Cannabis isn’t going anywhere.
An estimated 12% of U.S. adults have told pollsters that they smoke marijuana. Those who are lighting up (or vaping or munching edibles) vary, however.
- More than one out of every five people ages 18 to 29 light up. That’s twice as high as ages 30-64 and seven times higher than adults over 65.
- Liberals use marijuana at a much higher rate, too. Nearly one out of every four smokes the stuff, compared to 4% of conservatives and 12% of moderates.
- Men are more likely to smoke it (15% compared to 9%).
One 2017 poll found 52% of American adults have tried marijuana at some point in their lives.
Despite it being classified as a Schedule I drug—deemed by federal authorities as having no accepted medical purpose and a strong potential for abuse, a classification cannabis shares with heroin, LSD, and ecstasy—use has never really died back.
In recent years, in fact, more than half of all U.S. states have made cannabis use legal in some capacity, be it recreational or medicinal.
Legalization allows it to be better regulated, a move that advocates say makes it safer for all.
That’s in part because today’s cannabis strains are much more potent than strains of just 25 to 30 years ago. There’s much more delta-9-tetrahydrocannabinol (THC), the main psychoactive ingredient, in marijuana these days. Often there is less cannabidiol (CBD), which doesn’t produce the high that THC does, but it can help with pain, anxiety, seizures, and a number of other conditions.
Many strains have such a wide THC-to-CBD ratio that they lose the tempering of THC’s psychoactive effects, which many critics fear may cause issues for people at risk of psychotic illnesses. Regulation and oversight could restore that balance.
Does Marijuana Show Up in a Drug Test?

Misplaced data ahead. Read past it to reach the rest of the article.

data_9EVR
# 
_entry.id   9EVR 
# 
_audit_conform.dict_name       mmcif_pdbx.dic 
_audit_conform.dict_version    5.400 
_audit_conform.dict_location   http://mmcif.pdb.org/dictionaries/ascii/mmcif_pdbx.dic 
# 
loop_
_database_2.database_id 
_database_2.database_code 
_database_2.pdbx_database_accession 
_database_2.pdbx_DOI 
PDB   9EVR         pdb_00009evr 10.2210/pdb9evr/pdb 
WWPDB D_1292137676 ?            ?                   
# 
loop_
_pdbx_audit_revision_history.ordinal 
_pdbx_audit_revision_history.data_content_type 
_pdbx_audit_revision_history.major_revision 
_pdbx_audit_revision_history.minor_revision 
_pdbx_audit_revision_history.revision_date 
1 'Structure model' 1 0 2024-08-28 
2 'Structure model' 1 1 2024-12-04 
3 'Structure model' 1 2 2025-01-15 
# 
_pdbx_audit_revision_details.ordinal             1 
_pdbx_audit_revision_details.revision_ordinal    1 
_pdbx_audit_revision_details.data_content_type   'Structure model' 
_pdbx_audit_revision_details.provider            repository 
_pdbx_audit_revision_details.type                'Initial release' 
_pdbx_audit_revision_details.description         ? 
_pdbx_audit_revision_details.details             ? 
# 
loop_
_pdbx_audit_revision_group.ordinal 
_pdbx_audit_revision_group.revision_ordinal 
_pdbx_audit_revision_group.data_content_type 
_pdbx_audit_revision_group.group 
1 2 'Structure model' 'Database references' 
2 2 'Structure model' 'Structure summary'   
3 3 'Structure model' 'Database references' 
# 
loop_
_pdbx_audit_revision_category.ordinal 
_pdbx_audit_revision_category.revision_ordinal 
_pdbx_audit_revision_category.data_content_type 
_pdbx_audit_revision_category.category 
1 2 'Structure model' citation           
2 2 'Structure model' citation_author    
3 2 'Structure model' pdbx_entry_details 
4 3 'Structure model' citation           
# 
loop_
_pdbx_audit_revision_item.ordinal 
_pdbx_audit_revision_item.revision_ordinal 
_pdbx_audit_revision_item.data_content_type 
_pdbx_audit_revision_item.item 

Cannabis, a hallucinogen definitely shows up in drug tests. The type of test—urine, saliva, blood, and hair are four methods, though urine is most common—will determine how long it can be detected in the system. Whether it’s smoked or ingested can make a difference, too. Other factors that may affect results include the strength of the cannabis and whether a person uses it regularly or not.
Because marijuana is one of the most-used drugs (and legal in many places, to varying degrees), it tends to be screened for the most. Talk to a Intake Coordinator
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How Long Does Marijuana Stay In Your System
Generally, cannabis lingers longest in hair, and that’s followed by urine, sweat, saliva, and blood.
When hair follicles are tested for drug use, labs usually look for signs of use in the last 90 days.
Hair grows about a half inch every month, so a 1.5-inch segment of hair taken from close to the scalp can determine if a person has used cannabis in the last three months.
How Long is Marijuana Detectable in Urine?
Testing urine for marijuana (or other drugs) is the most common way to do it. A person who tests positive for THC and other metabolites could have used anywhere within the last three to 30 days. That’s a wide range, but it will hinge in large part on how frequently a person uses it.
Marijuana drug test detection times, after last use, include:
- Single use: 1.5 to 3 days
- Moderate use (typically up to four times a week): Approximately 5 to 7 days
- Heavy (daily) use: 10 to 15 days
- Chronic heavy use: Up to 30 days, and maybe longer
How Long Does Marijuana Last in Your Saliva?
In the saliva of a casual user, cannabis usually can be detected anywhere from five to 48 hours. Someone who uses it occasionally may test positive anywhere from one to three days. A frequent user may test positive anywhere from one to 29 days.